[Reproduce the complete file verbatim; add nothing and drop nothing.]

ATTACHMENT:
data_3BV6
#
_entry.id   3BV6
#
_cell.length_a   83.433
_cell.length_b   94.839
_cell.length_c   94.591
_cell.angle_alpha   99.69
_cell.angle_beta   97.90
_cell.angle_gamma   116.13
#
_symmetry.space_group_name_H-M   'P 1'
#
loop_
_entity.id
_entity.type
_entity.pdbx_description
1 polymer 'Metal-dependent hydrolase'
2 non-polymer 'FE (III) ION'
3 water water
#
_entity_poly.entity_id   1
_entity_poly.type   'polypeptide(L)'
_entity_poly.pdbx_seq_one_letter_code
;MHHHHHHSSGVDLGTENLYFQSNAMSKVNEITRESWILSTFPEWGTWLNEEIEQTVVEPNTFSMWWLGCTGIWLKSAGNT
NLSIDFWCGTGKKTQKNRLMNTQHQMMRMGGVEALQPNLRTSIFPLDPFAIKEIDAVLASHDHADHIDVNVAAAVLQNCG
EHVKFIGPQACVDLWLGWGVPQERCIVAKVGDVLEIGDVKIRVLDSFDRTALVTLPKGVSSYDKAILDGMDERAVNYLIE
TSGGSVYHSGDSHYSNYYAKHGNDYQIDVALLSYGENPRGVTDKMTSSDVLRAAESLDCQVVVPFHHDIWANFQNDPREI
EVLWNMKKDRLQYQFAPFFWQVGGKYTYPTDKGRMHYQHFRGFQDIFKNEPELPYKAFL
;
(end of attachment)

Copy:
data_3BV6
#
_entry.id   3BV6
#
_cell.length_a   83.433
_cell.length_b   94.839
_cell.length_c   94.591
_cell.angle_alpha   99.69
_cell.angle_beta   97.90
_cell.angle_gamma   116.13
#
_symmetry.space_group_name_H-M   'P 1'
#
loop_
_entity.id
_entity.type
_entity.pdbx_description
1 polymer 'Metal-dependent hydrolase'
2 non-polymer 'FE (III) ION'
3 water water
#
_entity_poly.entity_id   1
_entity_poly.type   'polypeptide(L)'
_entity_poly.pdbx_seq_one_letter_code
;MHHHHHHSSGVDLGTENLYFQSNAMSKVNEITRESWILSTFPEWGTWLNEEIEQTVVEPNTFSMWWLGCTGIWLKSAGNT
NLSIDFWCGTGKKTQKNRLMNTQHQMMRMGGVEALQPNLRTSIFPLDPFAIKEIDAVLASHDHADHIDVNVAAAVLQNCG
EHVKFIGPQACVDLWLGWGVPQERCIVAKVGDVLEIGDVKIRVLDSFDRTALVTLPKGVSSYDKAILDGMDERAVNYLIE
TSGGSVYHSGDSHYSNYYAKHGNDYQIDVALLSYGENPRGVTDKMTSSDVLRAAESLDCQVVVPFHHDIWANFQNDPREI
EVLWNMKKDRLQYQFAPFFWQVGGKYTYPTDKGRMHYQHFRGFQDIFKNEPELPYKAFL
;